Another terrible ad from Meg Whitman. How is she winning? Oh, she's only winning the Republican primary? Never mind.
Choose Our President 2012
First, the numbers: From February 2001, Bush's first full month in office, through January 2009, his last, total U.S. nonfarm employment grew from 132.5 million to 133.5 million, according to the Bureau of Labor Statistics. That's an increase, obviously, of just 1 million. From January through April of this year, the economy created 573,000 jobs. Over a full year, that projects to 1.72 million jobs. Job-creation numbers are notoriously volatile, so the actual result could run above or below that estimate. But Obama administration economists are increasingly optimistic that job growth this year will exceed expectations. Few of them will be surprised if more jobs are created in 2010 than over Bush's two terms.
Now the principal footnote: To compare job growth in 2010 with Bush's record ignores the nearly 4 million jobs lost in Obama's first year, during the freefall that began in Bush's final months. That's like ignoring a meteor strike. Over time, voters are likely to judge Obama by his degree of success in eliminating that deficit and reducing unemployment. Still, if the economy this year produces more than 1 million jobs -- or, conceivably, more than 2 million -- that will give Democrats more ammunition to argue that their agenda has started to turn the tide.
The real point of looking again at Bush's record is to underscore how few jobs the economy was creating even before the 2008 collapse. Bush's tally of 1 million jobs was much less than the economy had generated during any other two-term stretch since World War II: Dwight Eisenhower produced nearly 4 million, John Kennedy and Lyndon Johnson (together) almost 16 million, Richard Nixon and Gerald Ford (together) 11 million, Ronald Reagan 16 million, and Bill Clinton more than 22 million.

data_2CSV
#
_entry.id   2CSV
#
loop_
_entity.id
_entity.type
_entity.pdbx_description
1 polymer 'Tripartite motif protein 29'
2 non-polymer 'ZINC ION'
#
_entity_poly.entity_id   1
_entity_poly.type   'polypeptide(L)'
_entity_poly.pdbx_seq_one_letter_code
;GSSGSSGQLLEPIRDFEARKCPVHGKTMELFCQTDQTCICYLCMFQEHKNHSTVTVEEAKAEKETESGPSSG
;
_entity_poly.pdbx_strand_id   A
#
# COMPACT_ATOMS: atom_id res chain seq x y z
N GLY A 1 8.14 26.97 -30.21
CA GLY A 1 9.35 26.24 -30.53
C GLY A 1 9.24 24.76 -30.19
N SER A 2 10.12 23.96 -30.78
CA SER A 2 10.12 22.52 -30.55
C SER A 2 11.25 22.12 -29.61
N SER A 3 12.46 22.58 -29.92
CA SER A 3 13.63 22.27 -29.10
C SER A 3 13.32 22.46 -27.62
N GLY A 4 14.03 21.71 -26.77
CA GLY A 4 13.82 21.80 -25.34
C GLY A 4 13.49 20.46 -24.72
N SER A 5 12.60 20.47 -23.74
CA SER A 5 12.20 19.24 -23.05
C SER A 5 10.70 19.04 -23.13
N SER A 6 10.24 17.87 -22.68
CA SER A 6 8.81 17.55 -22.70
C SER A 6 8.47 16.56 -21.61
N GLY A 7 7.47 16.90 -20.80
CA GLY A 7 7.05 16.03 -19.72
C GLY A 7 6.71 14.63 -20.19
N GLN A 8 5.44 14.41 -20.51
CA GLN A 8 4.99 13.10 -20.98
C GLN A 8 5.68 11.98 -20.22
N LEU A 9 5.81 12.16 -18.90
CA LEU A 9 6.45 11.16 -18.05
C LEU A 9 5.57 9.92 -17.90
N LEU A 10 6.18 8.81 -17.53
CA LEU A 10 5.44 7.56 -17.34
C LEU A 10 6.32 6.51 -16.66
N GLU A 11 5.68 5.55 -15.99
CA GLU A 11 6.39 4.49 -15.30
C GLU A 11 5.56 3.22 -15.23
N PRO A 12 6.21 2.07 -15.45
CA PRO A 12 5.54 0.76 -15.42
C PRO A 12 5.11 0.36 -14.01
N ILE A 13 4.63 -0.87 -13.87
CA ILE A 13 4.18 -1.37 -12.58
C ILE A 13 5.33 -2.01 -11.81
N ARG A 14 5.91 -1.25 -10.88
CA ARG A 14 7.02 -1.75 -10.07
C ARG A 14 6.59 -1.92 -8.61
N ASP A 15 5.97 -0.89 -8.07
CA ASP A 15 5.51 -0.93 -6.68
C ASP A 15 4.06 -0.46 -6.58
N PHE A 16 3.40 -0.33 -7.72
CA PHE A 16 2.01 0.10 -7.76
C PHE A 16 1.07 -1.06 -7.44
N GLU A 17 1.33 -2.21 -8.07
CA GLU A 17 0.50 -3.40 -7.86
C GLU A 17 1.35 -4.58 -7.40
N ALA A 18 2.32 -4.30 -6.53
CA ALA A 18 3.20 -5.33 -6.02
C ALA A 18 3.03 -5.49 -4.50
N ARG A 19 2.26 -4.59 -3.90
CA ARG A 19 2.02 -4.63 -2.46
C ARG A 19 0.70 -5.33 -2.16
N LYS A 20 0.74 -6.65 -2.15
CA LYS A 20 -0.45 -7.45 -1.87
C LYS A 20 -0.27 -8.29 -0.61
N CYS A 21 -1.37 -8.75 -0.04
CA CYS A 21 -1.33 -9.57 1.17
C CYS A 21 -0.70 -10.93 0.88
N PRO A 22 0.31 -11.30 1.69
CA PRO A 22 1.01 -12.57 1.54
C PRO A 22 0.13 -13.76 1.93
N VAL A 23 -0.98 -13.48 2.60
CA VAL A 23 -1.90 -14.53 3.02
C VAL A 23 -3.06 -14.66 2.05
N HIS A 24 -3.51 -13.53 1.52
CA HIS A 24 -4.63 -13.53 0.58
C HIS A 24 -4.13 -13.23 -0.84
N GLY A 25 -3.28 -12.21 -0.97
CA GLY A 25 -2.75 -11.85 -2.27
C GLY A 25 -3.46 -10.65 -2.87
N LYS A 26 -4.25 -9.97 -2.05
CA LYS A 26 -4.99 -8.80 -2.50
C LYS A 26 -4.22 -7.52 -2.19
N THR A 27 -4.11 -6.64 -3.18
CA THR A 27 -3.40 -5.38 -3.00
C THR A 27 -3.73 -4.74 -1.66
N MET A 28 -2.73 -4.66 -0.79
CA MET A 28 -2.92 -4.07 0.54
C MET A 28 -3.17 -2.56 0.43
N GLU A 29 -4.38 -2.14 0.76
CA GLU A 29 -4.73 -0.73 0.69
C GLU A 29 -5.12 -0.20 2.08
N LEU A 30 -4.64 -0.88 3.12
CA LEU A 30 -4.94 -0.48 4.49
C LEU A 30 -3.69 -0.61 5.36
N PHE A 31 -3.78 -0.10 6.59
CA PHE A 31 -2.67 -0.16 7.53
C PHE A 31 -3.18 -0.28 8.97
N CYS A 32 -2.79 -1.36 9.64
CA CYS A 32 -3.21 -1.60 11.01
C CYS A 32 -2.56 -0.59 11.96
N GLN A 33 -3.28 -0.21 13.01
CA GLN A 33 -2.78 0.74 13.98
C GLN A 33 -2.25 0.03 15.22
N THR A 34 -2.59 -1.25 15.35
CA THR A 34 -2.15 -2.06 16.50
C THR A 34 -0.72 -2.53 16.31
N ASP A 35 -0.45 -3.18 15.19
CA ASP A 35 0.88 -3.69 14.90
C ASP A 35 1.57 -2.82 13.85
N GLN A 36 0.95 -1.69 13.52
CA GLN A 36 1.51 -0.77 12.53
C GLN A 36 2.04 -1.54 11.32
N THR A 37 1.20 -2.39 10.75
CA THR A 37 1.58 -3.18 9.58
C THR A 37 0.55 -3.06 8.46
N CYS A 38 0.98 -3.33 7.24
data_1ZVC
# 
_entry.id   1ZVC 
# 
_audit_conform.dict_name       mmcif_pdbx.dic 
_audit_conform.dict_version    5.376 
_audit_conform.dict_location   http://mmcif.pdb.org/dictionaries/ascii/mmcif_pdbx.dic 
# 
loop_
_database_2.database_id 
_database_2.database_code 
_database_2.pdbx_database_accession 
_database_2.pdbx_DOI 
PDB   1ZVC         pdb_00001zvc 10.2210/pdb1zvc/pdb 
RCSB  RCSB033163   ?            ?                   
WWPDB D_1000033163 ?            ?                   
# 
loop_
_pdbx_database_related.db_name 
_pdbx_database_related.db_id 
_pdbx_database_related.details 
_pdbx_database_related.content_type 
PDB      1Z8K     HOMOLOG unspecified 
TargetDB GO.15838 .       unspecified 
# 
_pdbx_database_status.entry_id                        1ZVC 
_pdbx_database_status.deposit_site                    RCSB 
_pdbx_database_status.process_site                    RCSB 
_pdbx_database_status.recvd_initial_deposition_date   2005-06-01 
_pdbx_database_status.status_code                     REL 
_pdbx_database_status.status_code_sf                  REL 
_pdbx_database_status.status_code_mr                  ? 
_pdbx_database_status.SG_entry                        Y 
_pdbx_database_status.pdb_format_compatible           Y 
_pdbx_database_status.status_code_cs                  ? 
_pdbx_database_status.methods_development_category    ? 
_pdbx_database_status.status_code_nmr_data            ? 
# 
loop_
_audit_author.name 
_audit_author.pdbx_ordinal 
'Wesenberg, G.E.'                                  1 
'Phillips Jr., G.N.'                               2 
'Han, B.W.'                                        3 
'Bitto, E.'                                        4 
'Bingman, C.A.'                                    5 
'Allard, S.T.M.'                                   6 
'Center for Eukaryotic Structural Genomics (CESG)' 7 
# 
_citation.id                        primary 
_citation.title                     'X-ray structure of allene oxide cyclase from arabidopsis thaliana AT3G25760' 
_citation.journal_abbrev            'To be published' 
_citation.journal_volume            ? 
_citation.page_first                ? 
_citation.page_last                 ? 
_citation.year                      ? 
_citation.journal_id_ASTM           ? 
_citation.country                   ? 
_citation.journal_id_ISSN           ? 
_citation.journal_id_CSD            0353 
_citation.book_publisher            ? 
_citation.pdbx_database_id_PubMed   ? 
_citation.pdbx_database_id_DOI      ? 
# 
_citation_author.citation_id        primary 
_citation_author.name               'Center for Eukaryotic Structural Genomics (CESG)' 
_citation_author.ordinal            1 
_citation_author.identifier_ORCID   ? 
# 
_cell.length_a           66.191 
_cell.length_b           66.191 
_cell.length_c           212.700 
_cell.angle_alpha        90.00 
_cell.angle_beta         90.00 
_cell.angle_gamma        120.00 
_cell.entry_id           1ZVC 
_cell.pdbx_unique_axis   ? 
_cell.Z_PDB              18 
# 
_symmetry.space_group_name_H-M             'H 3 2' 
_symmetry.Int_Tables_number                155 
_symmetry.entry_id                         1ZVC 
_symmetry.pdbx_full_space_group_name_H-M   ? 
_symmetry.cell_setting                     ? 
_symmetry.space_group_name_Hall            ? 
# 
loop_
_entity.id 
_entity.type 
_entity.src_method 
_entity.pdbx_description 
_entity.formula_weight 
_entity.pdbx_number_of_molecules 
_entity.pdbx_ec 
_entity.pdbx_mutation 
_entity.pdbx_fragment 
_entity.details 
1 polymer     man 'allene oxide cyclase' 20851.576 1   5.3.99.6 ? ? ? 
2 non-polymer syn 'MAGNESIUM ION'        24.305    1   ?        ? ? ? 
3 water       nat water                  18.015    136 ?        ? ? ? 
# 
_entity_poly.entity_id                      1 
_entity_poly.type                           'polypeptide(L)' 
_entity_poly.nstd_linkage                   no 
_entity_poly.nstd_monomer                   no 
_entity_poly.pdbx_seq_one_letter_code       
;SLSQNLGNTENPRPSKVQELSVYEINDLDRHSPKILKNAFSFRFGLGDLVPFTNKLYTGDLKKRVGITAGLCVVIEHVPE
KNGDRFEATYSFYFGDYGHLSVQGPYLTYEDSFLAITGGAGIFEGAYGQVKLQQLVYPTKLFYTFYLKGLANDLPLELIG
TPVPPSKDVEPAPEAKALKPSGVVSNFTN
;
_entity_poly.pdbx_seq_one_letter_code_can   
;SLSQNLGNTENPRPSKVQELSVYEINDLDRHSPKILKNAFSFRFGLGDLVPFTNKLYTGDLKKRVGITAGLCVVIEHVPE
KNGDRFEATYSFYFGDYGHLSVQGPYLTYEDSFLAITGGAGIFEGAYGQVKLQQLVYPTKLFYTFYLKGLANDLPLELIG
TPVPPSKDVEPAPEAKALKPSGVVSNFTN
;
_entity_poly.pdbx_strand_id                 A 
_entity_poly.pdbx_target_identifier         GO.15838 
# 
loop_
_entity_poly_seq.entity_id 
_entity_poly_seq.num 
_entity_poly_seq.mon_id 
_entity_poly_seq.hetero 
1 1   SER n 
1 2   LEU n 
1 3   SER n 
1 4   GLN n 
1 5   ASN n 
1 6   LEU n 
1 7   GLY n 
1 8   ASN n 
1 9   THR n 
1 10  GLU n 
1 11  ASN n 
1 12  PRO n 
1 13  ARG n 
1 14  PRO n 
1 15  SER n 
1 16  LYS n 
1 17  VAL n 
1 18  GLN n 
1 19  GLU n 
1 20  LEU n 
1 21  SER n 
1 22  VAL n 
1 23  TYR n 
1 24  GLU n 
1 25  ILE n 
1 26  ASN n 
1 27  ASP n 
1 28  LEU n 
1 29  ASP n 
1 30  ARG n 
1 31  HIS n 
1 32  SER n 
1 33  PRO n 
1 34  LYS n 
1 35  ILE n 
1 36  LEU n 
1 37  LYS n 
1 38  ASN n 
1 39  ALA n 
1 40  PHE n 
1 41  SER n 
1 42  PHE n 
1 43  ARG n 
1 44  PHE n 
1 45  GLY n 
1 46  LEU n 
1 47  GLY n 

Obama chose a nominee who has never been a judge, a factor the White House said had worked in Kagan's favor, giving her a different perspective from the other justices. Poised to put his imprint on the court for a second time, the president embraced Kagan's profile: a left-leaning lawyer who has won praise from the right, earned political experience at the White House and on the college campus, cleared one Senate confirmation already and served as the nation's top lawyer.
At 50 years old and with lifetime tenure, Kagan could extend Obama's court legacy by decades. Her vote could be the difference on cases that shape American liberties and the scope of the government's power.
Mentioning Kagan's late mother, Obama said: "I think she would relish, as do I, the prospect of three women taking their seat on the nation's highest court for the first time in history--a court that would be more inclusive, more representative, more reflective of us as a people than ever before."